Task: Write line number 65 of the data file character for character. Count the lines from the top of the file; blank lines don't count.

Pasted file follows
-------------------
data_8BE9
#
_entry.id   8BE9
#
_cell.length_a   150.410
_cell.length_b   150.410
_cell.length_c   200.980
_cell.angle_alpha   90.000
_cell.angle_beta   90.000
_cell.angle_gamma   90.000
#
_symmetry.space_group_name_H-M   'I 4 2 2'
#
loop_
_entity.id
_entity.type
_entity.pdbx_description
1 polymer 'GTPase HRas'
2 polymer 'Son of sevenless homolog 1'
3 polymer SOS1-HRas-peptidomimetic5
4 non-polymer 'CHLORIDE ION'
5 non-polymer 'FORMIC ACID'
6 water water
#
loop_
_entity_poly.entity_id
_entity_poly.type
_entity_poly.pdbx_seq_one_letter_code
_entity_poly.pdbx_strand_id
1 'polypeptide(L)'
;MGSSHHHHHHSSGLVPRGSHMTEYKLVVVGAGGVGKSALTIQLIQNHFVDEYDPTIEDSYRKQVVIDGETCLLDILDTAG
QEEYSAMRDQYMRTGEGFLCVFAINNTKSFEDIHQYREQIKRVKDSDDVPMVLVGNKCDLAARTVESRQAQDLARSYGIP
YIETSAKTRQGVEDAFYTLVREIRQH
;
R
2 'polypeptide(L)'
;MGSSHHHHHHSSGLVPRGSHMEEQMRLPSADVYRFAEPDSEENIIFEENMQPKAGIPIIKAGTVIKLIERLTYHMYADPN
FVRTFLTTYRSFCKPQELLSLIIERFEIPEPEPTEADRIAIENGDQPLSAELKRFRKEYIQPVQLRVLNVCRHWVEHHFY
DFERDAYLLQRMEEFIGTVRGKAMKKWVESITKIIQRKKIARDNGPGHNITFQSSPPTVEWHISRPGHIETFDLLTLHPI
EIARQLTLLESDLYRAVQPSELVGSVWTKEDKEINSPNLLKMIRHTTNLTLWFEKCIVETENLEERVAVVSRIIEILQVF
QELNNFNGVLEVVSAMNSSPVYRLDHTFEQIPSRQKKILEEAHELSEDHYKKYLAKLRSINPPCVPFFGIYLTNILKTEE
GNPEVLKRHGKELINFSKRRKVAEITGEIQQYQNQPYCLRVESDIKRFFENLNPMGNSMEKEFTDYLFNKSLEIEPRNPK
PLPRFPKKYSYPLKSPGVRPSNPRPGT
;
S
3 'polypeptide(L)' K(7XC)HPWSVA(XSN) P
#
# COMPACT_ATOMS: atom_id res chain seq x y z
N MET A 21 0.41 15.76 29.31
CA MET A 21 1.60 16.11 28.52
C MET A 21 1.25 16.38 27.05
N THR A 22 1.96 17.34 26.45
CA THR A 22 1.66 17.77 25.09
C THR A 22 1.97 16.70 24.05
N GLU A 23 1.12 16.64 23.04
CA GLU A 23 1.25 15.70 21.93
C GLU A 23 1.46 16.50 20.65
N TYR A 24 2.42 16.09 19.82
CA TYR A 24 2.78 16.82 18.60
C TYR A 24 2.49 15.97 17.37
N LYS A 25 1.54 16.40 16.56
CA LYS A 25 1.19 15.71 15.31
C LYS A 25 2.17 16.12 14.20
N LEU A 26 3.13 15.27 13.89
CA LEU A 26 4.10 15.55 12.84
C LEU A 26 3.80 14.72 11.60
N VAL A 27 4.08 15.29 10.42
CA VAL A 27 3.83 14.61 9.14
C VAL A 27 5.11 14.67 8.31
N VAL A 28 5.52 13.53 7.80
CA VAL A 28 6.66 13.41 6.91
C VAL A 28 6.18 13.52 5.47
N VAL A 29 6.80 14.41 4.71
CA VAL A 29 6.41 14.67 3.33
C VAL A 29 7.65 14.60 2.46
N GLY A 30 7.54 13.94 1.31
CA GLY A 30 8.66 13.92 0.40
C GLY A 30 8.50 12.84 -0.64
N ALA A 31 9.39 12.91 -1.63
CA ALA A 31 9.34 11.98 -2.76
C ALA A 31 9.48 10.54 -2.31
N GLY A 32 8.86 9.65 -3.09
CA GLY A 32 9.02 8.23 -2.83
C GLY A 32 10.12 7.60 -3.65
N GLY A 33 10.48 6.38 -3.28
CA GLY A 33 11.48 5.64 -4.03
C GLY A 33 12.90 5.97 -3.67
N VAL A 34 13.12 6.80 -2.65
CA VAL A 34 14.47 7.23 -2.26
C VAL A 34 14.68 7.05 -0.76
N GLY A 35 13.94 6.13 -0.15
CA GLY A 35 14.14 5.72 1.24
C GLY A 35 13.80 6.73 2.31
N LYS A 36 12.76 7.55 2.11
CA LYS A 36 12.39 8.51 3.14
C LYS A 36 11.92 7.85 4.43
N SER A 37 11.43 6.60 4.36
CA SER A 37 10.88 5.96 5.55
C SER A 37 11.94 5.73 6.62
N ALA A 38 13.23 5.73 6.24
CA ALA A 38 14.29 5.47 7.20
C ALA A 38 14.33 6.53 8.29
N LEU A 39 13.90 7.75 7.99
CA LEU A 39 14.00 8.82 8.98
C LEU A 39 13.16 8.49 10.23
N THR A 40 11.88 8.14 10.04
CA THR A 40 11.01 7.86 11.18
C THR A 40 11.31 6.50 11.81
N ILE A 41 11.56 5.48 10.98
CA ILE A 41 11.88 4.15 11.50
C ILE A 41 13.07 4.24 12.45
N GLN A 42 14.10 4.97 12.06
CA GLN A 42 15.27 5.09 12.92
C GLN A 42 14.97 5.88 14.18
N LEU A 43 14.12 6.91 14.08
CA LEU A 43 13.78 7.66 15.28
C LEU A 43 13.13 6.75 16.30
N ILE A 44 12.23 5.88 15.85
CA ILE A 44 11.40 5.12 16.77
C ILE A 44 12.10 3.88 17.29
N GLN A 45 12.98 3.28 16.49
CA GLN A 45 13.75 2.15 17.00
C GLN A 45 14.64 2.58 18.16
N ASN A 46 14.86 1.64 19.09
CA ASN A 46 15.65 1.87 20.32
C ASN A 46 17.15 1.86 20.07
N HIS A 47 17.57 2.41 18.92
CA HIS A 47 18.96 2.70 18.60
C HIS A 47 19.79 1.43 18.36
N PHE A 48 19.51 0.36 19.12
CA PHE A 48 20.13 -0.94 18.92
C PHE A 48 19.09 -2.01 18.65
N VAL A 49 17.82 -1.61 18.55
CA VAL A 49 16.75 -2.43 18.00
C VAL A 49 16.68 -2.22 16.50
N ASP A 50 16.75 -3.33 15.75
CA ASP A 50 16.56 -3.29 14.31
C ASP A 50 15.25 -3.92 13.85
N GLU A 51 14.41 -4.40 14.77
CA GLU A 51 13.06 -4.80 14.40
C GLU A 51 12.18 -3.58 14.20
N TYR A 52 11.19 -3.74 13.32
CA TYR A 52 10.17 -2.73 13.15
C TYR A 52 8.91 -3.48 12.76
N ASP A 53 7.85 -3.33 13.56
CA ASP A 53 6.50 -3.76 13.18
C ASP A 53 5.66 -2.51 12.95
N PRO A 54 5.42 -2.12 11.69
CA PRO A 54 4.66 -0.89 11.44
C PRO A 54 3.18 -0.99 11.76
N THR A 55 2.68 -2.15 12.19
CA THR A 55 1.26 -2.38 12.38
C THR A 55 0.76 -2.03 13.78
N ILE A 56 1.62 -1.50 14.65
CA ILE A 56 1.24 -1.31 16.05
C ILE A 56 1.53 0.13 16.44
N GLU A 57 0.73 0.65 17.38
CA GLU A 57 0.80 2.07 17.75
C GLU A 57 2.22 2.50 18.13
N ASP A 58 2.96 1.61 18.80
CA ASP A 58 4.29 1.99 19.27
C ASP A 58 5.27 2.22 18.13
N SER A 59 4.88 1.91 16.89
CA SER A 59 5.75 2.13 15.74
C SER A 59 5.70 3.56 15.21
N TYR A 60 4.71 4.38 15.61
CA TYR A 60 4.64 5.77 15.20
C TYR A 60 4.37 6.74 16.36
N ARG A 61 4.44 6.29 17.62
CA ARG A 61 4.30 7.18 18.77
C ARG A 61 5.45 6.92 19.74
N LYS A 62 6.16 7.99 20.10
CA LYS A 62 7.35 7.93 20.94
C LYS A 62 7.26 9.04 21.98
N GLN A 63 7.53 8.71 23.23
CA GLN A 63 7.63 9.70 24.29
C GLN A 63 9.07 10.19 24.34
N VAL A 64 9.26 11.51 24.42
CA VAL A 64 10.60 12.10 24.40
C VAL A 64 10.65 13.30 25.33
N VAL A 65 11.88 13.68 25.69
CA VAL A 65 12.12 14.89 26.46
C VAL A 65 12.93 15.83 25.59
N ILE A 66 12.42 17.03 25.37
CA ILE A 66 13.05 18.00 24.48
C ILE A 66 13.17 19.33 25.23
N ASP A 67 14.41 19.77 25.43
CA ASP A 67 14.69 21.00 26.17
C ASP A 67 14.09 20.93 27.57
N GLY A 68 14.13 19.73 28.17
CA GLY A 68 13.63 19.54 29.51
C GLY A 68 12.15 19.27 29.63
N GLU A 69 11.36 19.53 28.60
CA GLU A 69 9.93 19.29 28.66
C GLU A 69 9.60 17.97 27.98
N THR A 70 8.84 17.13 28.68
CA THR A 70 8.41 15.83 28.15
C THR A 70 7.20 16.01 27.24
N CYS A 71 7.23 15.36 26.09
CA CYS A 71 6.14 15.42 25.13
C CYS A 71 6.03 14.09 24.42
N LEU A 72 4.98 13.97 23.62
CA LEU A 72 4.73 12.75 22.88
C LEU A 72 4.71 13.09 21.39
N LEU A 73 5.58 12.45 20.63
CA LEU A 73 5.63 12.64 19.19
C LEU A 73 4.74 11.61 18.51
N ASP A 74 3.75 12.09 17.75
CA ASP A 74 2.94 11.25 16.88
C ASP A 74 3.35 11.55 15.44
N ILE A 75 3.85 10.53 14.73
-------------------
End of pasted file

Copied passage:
CA LEU A 26 4.10 15.55 12.84